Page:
Sow in late spring, when it’s warm enough for beans. Germination is slow – even at their preferred temperature of 70-80°F (21-27°C) the seeds can take 10-14 days. Soaking the seed in warm water before sowing may help. You could start them indoors and transplant at 3-6 weeks old, or older, as much as 8” (20 cm) tall. Plant or thin to at least 6” (15 cm) apart and, to promote a more branched plant, pinch out the central shoot after the second set of leaves.

The plants need 60-90 days to maturity, and then will produce an abundance of moderately small leaves all summer, until cut down by the slightest frost. Harvest individual leaves as needed, or cut the vine tips to use as cooking greens. (Young leaves can be added to salad mixes.) Lop the vines when they are as tall as you want to deal with – they will regrow even if severely cut back.

The taste is slightly seaweedy (it’s also known as “land kelp”), and the texture is somewhat mucilaginous in the way that okra is. It can be eaten raw if you like the chewy texture. It is excellent for stir-fries or for thickening summer soups and stews. William Woys Weaver reports that it cooks beautifully in a microwave, but on a hot day eat the refreshing leaves raw. The leaves store for up to two weeks in the refrigerator.

This crop is pest-free, but watch out for the staining properties of the black berries (good for dying fabric). Malabar spinach does self-sow, but this is only likely to be a problem for those in tropical climates

Okra leaves
Yes, okra ;eaves are edible.
Photo Bridget Aleshire

Yes, okra leaves are edible. See Chris Smith’s amazing book The Whole Okra

Egyptian Spinach, Corchorus olitorius (Jute, related to okra)

Aka Melo Khiya,  Molokheiya, Molokhia and similar attempts to render the Arabic name in our alphabet. This  Arabic summer cooking green grows well in Virginia, North Carolina, Florida, Texas and everywhere with hot summers.

This versatile, continuous-harvest vegetable can survive both dry and wet conditions in warm or hot weather. GrowerJim has good details.

Only the small leaves are cooked and eaten. The dried leaves can be used to thicken soups or for tea. It’s not a vegetable to be eaten alone in big cooked heaps – it’s just too mucilaginous.

Jute fiber is extracted from the mature plants, suggesting a) don’t try to eat over-mature plants, and b) paper-making and various fiber arts could be in your future.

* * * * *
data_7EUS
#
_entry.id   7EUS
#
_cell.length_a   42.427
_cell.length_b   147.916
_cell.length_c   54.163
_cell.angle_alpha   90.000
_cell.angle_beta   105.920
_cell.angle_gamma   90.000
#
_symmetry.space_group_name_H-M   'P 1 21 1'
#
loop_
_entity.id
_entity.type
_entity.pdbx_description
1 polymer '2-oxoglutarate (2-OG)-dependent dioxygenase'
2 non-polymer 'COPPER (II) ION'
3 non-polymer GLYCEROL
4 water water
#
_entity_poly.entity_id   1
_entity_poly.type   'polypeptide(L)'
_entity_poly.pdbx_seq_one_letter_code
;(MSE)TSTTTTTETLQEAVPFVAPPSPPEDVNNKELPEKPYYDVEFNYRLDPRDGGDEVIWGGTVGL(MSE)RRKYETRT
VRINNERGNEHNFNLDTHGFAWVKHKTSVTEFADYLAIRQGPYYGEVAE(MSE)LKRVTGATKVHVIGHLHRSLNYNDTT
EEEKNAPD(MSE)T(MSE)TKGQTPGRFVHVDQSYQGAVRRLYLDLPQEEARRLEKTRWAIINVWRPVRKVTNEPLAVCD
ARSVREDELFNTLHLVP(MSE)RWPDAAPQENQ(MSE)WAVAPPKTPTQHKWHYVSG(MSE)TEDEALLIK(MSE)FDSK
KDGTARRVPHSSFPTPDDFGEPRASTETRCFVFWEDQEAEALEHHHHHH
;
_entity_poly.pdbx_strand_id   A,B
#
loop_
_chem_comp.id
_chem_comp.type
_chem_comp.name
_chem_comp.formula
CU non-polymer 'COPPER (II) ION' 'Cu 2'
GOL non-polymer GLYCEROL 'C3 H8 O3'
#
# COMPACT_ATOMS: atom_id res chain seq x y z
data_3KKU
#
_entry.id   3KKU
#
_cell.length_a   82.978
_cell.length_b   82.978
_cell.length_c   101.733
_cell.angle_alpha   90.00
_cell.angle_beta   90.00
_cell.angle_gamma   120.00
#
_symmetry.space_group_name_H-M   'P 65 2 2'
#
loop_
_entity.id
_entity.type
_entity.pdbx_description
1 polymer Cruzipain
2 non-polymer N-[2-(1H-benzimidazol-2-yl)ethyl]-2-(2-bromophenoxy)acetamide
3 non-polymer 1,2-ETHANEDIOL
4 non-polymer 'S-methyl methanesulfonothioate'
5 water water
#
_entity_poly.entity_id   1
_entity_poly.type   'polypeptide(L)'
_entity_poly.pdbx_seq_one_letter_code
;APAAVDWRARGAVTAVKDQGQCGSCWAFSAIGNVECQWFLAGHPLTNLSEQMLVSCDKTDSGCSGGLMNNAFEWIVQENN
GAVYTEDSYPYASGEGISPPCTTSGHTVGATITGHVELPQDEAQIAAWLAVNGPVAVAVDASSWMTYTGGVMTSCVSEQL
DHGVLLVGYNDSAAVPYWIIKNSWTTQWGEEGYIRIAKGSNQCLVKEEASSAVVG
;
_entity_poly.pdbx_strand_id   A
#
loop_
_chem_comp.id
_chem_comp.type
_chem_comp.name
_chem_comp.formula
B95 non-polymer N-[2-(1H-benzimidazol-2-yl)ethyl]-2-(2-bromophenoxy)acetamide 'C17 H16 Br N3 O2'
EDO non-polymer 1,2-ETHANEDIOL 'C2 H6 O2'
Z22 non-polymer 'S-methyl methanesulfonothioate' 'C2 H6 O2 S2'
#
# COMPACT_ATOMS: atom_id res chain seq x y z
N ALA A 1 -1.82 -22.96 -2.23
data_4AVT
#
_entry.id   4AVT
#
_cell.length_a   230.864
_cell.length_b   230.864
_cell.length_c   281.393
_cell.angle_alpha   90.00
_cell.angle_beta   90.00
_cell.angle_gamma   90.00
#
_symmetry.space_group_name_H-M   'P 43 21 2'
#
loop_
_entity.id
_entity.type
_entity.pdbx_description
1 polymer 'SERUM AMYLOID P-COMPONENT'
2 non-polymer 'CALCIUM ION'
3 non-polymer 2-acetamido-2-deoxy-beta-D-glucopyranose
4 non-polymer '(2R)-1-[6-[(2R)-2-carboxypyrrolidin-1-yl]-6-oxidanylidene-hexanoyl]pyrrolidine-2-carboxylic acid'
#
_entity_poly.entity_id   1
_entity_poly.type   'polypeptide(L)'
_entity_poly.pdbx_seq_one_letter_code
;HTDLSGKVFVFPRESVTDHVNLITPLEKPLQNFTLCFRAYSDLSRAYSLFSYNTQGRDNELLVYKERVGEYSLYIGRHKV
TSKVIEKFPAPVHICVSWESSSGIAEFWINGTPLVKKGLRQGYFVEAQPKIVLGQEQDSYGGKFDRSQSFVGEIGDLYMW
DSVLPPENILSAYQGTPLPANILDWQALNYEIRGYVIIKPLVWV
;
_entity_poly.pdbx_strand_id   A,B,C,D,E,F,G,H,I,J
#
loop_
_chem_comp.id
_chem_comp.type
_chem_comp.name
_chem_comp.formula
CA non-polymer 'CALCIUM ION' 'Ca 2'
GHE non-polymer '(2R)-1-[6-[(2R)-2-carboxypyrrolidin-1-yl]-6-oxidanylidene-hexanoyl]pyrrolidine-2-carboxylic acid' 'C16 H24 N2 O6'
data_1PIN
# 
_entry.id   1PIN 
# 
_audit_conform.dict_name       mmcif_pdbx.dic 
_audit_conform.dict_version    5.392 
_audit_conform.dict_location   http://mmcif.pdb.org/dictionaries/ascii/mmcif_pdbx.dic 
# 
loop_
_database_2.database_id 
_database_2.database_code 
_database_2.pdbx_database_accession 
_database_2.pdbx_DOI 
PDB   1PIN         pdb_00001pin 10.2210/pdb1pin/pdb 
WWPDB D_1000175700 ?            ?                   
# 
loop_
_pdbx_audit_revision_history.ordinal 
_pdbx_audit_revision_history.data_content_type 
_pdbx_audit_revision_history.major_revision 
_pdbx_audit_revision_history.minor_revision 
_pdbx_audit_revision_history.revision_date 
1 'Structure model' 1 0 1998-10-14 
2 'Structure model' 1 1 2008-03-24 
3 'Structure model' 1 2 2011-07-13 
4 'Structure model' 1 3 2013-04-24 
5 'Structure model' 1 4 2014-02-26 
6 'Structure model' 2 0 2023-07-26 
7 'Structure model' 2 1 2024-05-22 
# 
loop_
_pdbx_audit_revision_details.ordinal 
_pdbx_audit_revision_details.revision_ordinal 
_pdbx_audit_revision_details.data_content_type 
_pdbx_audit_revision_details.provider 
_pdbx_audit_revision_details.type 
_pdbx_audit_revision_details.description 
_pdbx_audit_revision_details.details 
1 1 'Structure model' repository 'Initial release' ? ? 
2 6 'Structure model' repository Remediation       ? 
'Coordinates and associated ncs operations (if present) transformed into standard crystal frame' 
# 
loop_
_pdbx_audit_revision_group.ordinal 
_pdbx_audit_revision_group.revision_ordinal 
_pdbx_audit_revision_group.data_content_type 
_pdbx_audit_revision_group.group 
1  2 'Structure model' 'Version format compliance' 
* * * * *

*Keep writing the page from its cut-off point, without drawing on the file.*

Depending on your climate and preferences, you can direct sow fairly heavily and thin, or start seeds in flats and transplant 12″ (30 cm) apart in all directions. Plant after danger of frost is past and the soil is warming steadily. Egyptian Spinach likes full sun, warm to hot weather and steady moisture – mulch will help keep the soil moist.

It takes 70 days to maturity, then holds well in the field, providing several cuttings. If you prefer to harvest the whole plant, succession-sow for future supplies. Continue to give compost or nutrients throughout the season, to encourage tender new growth.

It grows 2’-3′ (60-90 cm) tall or more, and then bears yellow flowers if you don’t keep it clipped back. The flowers are followed by seed pods which are edible and tasty when young, with more flavor than the leaves.

The mature seeds can be saved for replanting. Seed is available from Sandhill Preservation and  Bountiful Gardens (who reassure buyers that the seed is naturally green in color and is not treated.)

Manihot (aibika, Sunset hibiscus, also related to okra) Abelmoschus manihot – (L.)Medik.

It is a hardy perennial in US zones 8-11. Green Harvest has growing information. Plants for a Future also. Seeds are sold by Monticello as an ornamental, but Floral Encounters say: “However the importance of this plant is that it is one of the world’s most nutritious leafy vegetables because of its high protein content.”

Squash leaves and shoots, Cucurbita spp.

If your squash are being too rambunctious, or you are thinning a row a bit late and have sizeable plants, consider a harvest of vine tips and leaves. Or grow some just for this purpose, if you need a quick-growing summer green with novelty appeal. Stir-fry or gently braise – good with eggs for breakfast, says Ira Wallace at Southern Exposure Seed Exchange.

Blackeye peas and other crowder peas:

The tips and leaves are edible. Garden Betty writes about many of these less usual greens, from a salad perspective, in Summer-Lovin’ Salad Greens

 

Modern Homesteading Interview, Things I’ve Changed My Mind On